We will study 3 passages of the play throughout December :
- Act 1, scene 1, ll. 173-244
- Act 3, scene 1, ll. 55-132
- Act 3, scene 4, ll. 7-102
The texts come from the Arden Shakespeare 2006 edition, 2014 reprint.
To help you with your close readings of the set passages, here are a few pointers.
- Date :
- Scholars have been having heated discussions about it, but the general consensus for composition & first performance seems to be around 1600.
- Plot Summary :
- Hamlet, Prince of Denmark, convinced by the appearance of the ghost of his late father, King Hamlet, decides to avenge him. So as to hoodwink his mother, Gertrude, now remarried to the late King's brother and murderer, Claudius, and more generally the court, Hamlet feigns madness. This leads to several fraught scenes with Ophelia, who is in love with him and is so distraught at his behaviour that she eventually becomes mad and kills herself.
- Meanwhile, incensed by Hamlet's conduct (in particular the very blasphemous play Hamlet arranges to be performed in front of Gertrude & Claudius), Claudius decides to send him abroad. Hamlet is eventually forced to leave for England, after failing to kill Claudius and later mistakenly killing Polonius (Ophelia & Laertes's father).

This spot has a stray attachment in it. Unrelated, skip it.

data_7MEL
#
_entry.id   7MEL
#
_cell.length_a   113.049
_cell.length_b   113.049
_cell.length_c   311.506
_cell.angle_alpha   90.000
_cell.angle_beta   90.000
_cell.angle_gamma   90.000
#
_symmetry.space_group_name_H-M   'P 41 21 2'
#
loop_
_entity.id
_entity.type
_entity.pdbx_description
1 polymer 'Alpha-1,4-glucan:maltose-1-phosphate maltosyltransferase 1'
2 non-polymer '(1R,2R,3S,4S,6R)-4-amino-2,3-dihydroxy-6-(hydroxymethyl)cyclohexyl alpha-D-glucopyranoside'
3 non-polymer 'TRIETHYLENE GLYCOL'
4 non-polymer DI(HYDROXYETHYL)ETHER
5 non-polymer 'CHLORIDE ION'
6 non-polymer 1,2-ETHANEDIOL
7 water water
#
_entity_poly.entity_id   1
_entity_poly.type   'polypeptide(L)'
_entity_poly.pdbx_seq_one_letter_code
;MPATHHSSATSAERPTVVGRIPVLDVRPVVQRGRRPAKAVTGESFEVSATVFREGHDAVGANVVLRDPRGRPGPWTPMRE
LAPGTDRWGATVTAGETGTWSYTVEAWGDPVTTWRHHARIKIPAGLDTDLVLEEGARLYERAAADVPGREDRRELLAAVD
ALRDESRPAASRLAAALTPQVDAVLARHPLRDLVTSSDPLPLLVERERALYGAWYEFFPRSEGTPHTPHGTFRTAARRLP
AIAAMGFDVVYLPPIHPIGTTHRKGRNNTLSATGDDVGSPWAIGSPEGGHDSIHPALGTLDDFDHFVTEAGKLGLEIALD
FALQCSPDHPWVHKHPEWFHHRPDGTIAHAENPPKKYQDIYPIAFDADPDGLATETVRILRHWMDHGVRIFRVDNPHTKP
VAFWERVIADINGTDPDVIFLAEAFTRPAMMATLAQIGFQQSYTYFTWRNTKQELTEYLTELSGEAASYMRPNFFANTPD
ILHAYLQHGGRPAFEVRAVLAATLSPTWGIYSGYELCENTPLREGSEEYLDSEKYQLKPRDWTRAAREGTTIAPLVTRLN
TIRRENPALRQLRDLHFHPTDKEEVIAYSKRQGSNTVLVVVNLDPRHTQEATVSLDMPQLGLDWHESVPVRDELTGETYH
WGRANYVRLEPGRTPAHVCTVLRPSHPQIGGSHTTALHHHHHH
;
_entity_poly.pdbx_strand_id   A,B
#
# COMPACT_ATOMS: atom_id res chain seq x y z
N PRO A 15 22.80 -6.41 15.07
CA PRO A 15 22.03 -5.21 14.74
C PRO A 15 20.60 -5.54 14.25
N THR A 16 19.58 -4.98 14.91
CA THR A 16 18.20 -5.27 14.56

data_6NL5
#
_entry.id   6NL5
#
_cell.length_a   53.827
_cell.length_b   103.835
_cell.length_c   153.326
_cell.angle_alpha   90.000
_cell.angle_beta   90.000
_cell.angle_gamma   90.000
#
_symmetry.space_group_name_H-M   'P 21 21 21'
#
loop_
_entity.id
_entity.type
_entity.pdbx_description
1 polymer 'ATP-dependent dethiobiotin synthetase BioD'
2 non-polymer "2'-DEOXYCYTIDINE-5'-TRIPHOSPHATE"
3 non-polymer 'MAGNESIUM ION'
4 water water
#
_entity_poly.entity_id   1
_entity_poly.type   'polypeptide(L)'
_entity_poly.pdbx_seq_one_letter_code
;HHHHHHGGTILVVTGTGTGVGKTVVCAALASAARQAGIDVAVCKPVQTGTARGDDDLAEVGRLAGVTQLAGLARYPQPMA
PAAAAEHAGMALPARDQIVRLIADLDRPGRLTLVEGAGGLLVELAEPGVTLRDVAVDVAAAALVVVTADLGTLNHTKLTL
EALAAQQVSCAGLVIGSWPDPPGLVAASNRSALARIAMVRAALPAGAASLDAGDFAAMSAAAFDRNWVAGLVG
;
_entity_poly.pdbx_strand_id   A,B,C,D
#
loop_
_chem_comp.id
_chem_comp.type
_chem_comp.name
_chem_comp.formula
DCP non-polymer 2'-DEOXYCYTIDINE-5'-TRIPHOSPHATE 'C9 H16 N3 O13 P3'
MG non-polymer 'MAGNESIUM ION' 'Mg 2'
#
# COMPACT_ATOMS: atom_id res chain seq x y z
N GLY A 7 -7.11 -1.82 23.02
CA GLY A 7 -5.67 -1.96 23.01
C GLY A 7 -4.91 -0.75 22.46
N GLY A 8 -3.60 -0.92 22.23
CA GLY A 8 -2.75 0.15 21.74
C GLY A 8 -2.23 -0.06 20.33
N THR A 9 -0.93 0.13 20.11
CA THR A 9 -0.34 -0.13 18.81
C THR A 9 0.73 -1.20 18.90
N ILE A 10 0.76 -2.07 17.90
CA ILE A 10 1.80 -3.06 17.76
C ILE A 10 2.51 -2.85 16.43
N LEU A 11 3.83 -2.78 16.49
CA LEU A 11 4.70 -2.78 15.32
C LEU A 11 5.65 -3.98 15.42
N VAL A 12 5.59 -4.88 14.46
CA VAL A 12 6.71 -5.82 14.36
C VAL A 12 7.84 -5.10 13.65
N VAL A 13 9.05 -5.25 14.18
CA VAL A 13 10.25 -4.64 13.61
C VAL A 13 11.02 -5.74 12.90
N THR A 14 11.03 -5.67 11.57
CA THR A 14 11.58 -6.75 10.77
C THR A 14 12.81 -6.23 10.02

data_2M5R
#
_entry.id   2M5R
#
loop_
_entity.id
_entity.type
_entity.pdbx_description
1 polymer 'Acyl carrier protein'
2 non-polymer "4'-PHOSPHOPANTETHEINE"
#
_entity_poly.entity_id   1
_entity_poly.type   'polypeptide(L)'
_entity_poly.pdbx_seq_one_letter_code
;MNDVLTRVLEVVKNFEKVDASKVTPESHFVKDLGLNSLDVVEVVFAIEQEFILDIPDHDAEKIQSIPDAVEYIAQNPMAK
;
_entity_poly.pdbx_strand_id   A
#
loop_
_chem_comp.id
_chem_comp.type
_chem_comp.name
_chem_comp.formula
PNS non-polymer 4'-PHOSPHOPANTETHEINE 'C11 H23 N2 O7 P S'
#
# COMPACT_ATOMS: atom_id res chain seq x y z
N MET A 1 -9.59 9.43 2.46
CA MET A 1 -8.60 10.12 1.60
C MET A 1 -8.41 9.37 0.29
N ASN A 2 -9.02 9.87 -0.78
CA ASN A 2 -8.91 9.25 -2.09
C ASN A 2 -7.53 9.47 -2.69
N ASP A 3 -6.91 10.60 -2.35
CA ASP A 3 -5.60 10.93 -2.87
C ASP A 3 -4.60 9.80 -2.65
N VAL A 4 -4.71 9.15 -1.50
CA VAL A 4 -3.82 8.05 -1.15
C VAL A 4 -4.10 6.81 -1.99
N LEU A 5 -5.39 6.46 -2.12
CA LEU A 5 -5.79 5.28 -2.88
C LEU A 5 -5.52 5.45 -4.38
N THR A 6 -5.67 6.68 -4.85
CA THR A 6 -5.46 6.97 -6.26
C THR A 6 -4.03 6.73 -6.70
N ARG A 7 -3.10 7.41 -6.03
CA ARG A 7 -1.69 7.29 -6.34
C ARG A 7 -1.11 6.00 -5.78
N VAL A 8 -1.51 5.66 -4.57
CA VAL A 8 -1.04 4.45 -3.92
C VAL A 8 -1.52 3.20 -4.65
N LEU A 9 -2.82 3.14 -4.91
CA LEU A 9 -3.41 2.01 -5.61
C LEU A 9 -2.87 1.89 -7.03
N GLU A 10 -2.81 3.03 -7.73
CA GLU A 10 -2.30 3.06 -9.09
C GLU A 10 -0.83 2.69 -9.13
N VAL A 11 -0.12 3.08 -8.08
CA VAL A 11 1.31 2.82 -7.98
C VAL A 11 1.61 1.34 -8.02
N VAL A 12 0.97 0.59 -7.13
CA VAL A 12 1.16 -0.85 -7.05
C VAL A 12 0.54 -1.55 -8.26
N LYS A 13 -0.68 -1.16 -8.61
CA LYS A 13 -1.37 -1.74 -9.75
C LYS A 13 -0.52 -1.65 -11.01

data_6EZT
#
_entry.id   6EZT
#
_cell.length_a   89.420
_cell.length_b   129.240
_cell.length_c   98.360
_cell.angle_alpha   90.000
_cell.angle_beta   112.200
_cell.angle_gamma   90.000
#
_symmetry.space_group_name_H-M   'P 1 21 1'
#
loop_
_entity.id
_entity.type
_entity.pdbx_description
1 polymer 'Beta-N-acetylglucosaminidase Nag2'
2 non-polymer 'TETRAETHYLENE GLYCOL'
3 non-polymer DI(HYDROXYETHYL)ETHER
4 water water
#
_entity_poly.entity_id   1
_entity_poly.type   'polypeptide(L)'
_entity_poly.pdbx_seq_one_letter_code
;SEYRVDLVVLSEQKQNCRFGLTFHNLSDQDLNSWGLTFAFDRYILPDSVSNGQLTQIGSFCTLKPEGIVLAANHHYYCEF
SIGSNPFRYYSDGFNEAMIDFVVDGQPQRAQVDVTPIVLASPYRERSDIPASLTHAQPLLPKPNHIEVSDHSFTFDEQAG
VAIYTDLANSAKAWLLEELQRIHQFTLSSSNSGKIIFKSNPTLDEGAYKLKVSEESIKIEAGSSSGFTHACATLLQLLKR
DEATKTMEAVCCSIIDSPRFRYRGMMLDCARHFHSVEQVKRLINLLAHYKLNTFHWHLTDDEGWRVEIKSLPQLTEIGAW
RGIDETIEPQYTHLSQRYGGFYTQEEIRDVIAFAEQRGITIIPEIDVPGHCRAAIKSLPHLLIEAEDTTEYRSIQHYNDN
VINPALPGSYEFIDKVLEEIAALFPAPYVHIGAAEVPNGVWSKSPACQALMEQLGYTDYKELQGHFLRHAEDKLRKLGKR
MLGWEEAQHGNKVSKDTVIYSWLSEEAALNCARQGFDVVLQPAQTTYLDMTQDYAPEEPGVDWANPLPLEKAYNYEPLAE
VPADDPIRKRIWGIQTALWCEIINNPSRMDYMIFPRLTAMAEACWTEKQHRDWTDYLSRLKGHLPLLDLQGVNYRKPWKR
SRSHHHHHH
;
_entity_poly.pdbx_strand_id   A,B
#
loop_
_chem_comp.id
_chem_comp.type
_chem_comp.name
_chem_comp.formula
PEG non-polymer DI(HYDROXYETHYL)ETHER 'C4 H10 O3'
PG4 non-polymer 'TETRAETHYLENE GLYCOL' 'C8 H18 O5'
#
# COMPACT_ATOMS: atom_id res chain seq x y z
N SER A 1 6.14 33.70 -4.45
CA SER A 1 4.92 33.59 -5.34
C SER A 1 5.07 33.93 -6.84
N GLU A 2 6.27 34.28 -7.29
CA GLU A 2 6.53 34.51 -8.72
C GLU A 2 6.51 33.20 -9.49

- Incensed at his father's death, Laertes agrees to take part in Claudius's plot to kill Hamlet : the last act ends in a blood bath, with the crown of Denmark ultimately passing to Norway.
- The arras :
- Both scenes in act 3 involve characters hiding "behind the arras". Part of Shakespeare's company's stage properties, the arras was a rich tapestry hanging at the back of the Globe's stage, hiding the entrance to the "tiring house". It derives its name from the northern French city of Arras, then part of the Spanish Netherlands and famous for its weaving workshops. The word is very Shakespeare-specific, but its Italian version (arrazzo) is still in use today.
I encourage you to listen / watch the following performances of the set passages.
- From Peter Brooke's fantastic production with Adrian Lester at the Théâtre des Bouffes du Nord in Paris (our first passage begins at around 4')
You can also listen to this rambling but very illuminating interview of Tom Hiddleston discussing his work on Hamlet with Kenneth Branagh.
Recent historic performances include Peter Brook’s staging , David Tennant and Benedict Cumberbatch’s star turns in the West End.